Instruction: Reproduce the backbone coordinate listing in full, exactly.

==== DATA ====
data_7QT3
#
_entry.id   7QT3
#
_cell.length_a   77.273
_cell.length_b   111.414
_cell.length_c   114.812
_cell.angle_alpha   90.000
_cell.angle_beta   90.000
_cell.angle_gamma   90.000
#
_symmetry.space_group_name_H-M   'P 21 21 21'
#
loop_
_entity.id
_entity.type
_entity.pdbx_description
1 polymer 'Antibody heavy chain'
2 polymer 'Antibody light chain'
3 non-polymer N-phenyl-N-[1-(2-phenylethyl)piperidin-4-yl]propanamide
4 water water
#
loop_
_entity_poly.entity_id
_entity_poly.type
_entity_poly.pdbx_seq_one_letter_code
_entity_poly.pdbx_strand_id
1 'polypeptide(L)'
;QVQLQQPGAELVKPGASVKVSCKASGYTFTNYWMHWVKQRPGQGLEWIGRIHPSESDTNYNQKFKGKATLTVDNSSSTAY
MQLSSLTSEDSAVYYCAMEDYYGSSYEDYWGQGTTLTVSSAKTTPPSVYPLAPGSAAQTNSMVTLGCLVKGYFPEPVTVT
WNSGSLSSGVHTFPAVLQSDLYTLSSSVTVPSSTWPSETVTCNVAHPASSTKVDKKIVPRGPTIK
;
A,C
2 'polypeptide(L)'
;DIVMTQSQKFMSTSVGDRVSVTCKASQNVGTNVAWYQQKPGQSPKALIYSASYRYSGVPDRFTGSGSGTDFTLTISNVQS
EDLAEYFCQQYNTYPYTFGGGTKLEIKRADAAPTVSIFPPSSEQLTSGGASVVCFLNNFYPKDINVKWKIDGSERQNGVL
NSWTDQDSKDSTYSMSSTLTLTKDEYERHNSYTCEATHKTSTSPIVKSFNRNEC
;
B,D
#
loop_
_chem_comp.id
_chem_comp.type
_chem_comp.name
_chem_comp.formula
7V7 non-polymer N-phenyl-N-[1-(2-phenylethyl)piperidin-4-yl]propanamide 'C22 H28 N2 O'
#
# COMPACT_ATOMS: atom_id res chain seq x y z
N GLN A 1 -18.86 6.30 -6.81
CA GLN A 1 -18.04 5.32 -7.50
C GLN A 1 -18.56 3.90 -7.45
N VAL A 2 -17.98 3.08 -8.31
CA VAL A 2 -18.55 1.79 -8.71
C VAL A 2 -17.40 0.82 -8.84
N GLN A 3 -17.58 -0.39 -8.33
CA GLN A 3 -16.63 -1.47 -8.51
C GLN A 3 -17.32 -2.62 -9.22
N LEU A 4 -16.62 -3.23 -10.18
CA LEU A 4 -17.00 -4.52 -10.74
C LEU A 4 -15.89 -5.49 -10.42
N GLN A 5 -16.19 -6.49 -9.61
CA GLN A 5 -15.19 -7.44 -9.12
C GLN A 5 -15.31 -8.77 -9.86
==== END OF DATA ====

data_7QT3
#
_entry.id   7QT3
#
_cell.length_a   77.273
_cell.length_b   111.414
_cell.length_c   114.812
_cell.angle_alpha   90.000
_cell.angle_beta   90.000
_cell.angle_gamma   90.000
#
_symmetry.space_group_name_H-M   'P 21 21 21'
#
loop_
_entity.id
_entity.type
_entity.pdbx_description
1 polymer 'Antibody heavy chain'
2 polymer 'Antibody light chain'
3 non-polymer N-phenyl-N-[1-(2-phenylethyl)piperidin-4-yl]propanamide
4 water water
#
loop_
_entity_poly.entity_id
_entity_poly.type
_entity_poly.pdbx_seq_one_letter_code
_entity_poly.pdbx_strand_id
1 'polypeptide(L)'
;QVQLQQPGAELVKPGASVKVSCKASGYTFTNYWMHWVKQRPGQGLEWIGRIHPSESDTNYNQKFKGKATLTVDNSSSTAY
MQLSSLTSEDSAVYYCAMEDYYGSSYEDYWGQGTTLTVSSAKTTPPSVYPLAPGSAAQTNSMVTLGCLVKGYFPEPVTVT
WNSGSLSSGVHTFPAVLQSDLYTLSSSVTVPSSTWPSETVTCNVAHPASSTKVDKKIVPRGPTIK
;
A,C
2 'polypeptide(L)'
;DIVMTQSQKFMSTSVGDRVSVTCKASQNVGTNVAWYQQKPGQSPKALIYSASYRYSGVPDRFTGSGSGTDFTLTISNVQS
EDLAEYFCQQYNTYPYTFGGGTKLEIKRADAAPTVSIFPPSSEQLTSGGASVVCFLNNFYPKDINVKWKIDGSERQNGVL
NSWTDQDSKDSTYSMSSTLTLTKDEYERHNSYTCEATHKTSTSPIVKSFNRNEC
;
B,D
#
loop_
_chem_comp.id
_chem_comp.type
_chem_comp.name
_chem_comp.formula
7V7 non-polymer N-phenyl-N-[1-(2-phenylethyl)piperidin-4-yl]propanamide 'C22 H28 N2 O'
#
# COMPACT_ATOMS: atom_id res chain seq x y z
N GLN A 1 -18.86 6.30 -6.81
CA GLN A 1 -18.04 5.32 -7.50
C GLN A 1 -18.56 3.90 -7.45
N VAL A 2 -17.98 3.08 -8.31
CA VAL A 2 -18.55 1.79 -8.71
C VAL A 2 -17.40 0.82 -8.84
N GLN A 3 -17.58 -0.39 -8.33
CA GLN A 3 -16.63 -1.47 -8.51
C GLN A 3 -17.32 -2.62 -9.22
N LEU A 4 -16.62 -3.23 -10.18
CA LEU A 4 -17.00 -4.52 -10.74
C LEU A 4 -15.89 -5.49 -10.42
N GLN A 5 -16.19 -6.49 -9.61
CA GLN A 5 -15.19 -7.44 -9.12
C GLN A 5 -15.31 -8.77 -9.86